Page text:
“We've had a lot of success stories,” Baim says. “We're here because they hire our students. If they didn't hire the students, we wouldn't be here. We'd go away very quickly.”




Sidebar: Two New Exams From the American Society of Professional Estimators Offer Certification

With the shift from master electricians providing estimates on blueprints to technicians providing estimates also comes a change in how estimates are calculated. According to Edward B. Walsh, executive director, American Society of Professional Estimators (ASPE), companies today are using estimating software packages to not only tell them costs and maintain a data source for future projects, but also as a tracking mechanism for how an estimator is performing on his or her job. “It's probably sped things up in the office,” Walsh says.

To regulate the new estimating methods, the ASPE now offers two new estimating proficiency exams, developed by the ASPE certification board. The ASPE standards board oversees the program, and Certified Professional Estimators proctor the exams. Estimating Proficiency 1 (EP1) will test entry-level commercial and residential estimating professionals. Employers may ask for the test in order to confirm basic abilities in their junior estimators. Some universities and other estimating training facilities may use the exam as a benchmark for completion of their courses. Estimating Proficiency Two (EP2) is geared to estimators with a minimum of two years experience. Company owners may require estimating applicants to take the EP2, called the Construction Estimator Recognition exam, to verify abilities before offering employment. Those who pass the EP2 exam will receive a certificate of completion from the ASPE National offices. For more information on the exams, visit the ASPE Web site at www.aspenational.com/1EstimatingExams.html.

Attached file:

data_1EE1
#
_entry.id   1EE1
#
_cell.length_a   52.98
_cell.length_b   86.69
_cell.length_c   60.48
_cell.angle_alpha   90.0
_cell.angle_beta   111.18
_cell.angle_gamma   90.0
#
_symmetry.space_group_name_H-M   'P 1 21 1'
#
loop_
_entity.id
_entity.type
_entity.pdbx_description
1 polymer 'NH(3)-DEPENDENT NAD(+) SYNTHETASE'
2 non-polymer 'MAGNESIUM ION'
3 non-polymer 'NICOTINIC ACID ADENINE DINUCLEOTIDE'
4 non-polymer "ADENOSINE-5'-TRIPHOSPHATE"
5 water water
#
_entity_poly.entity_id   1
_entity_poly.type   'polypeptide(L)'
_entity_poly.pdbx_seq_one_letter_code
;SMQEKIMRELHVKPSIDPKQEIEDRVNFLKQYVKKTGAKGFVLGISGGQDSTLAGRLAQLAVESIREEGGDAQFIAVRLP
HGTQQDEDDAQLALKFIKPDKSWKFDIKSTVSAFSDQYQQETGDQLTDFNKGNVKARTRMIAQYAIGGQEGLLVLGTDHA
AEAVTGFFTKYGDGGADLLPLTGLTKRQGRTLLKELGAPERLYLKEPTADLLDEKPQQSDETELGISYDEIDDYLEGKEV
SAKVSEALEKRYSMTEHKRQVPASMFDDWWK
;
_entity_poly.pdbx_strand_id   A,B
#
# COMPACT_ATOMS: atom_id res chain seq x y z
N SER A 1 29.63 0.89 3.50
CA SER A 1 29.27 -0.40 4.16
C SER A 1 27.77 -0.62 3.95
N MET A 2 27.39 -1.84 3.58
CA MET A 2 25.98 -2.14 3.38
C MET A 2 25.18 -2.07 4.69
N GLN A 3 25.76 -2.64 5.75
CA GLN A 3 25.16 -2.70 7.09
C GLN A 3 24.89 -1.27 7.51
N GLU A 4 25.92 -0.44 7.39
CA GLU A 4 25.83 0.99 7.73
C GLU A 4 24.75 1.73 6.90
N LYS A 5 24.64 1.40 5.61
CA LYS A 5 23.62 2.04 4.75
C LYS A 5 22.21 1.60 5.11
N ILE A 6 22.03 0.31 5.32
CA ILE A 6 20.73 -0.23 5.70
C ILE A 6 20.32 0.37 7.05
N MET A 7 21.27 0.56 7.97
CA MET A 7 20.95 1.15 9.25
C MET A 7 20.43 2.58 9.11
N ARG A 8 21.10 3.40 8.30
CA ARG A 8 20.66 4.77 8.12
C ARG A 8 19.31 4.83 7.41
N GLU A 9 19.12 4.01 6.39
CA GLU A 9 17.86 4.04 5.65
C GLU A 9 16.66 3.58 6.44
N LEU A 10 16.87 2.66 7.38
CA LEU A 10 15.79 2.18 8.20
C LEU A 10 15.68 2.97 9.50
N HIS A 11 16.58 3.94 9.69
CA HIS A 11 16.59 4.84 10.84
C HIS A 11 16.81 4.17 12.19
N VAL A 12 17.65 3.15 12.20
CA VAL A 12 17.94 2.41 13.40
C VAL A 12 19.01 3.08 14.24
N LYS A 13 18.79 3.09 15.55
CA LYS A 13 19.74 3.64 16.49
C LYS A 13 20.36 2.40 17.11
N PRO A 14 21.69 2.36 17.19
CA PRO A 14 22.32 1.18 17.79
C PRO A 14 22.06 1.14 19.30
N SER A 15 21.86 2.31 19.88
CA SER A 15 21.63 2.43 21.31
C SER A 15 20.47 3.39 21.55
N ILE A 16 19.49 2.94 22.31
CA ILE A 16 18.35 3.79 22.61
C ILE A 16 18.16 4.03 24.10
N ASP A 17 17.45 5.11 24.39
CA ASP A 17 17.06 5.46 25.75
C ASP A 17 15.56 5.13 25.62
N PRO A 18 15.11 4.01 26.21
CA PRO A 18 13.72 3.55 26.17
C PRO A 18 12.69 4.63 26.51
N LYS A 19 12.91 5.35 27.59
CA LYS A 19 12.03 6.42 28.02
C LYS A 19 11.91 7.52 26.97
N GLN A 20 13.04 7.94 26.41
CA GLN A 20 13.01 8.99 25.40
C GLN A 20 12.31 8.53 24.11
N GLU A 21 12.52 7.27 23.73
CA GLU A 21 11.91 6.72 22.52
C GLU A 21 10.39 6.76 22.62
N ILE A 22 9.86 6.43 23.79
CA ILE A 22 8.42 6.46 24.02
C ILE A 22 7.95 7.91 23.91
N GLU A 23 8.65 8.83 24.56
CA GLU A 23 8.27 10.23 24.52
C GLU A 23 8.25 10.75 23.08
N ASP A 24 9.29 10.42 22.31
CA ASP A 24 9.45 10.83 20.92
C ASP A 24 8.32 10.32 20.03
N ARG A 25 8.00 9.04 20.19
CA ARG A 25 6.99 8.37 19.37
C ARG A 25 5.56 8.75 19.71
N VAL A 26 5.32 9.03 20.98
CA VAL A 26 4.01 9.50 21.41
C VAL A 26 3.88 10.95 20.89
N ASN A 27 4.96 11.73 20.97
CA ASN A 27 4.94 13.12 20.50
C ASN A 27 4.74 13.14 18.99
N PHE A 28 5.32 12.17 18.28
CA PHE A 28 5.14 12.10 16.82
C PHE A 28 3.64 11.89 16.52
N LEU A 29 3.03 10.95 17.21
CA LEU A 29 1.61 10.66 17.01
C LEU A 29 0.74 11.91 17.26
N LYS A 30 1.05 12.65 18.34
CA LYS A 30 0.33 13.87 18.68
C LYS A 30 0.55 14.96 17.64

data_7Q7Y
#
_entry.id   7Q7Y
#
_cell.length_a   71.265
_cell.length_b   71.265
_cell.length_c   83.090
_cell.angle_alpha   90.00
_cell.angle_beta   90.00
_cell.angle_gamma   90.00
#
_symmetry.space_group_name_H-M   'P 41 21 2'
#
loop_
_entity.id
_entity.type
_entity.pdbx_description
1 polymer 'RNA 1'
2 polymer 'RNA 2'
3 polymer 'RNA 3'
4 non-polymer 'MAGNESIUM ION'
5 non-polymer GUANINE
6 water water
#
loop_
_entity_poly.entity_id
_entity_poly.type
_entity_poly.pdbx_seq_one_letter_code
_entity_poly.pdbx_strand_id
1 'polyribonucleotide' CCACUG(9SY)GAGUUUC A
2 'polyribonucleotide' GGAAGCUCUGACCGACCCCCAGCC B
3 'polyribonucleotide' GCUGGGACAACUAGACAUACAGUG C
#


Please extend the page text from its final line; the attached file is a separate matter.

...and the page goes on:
According to Walsh, the one frustration that veteran society members have expressed about the new breed of technician responsible for estimating is that they can't go about things the old-fashioned way. “God forbid you're in a situation where you don't have the software available and somebody would have trouble reading blueprints,” he says.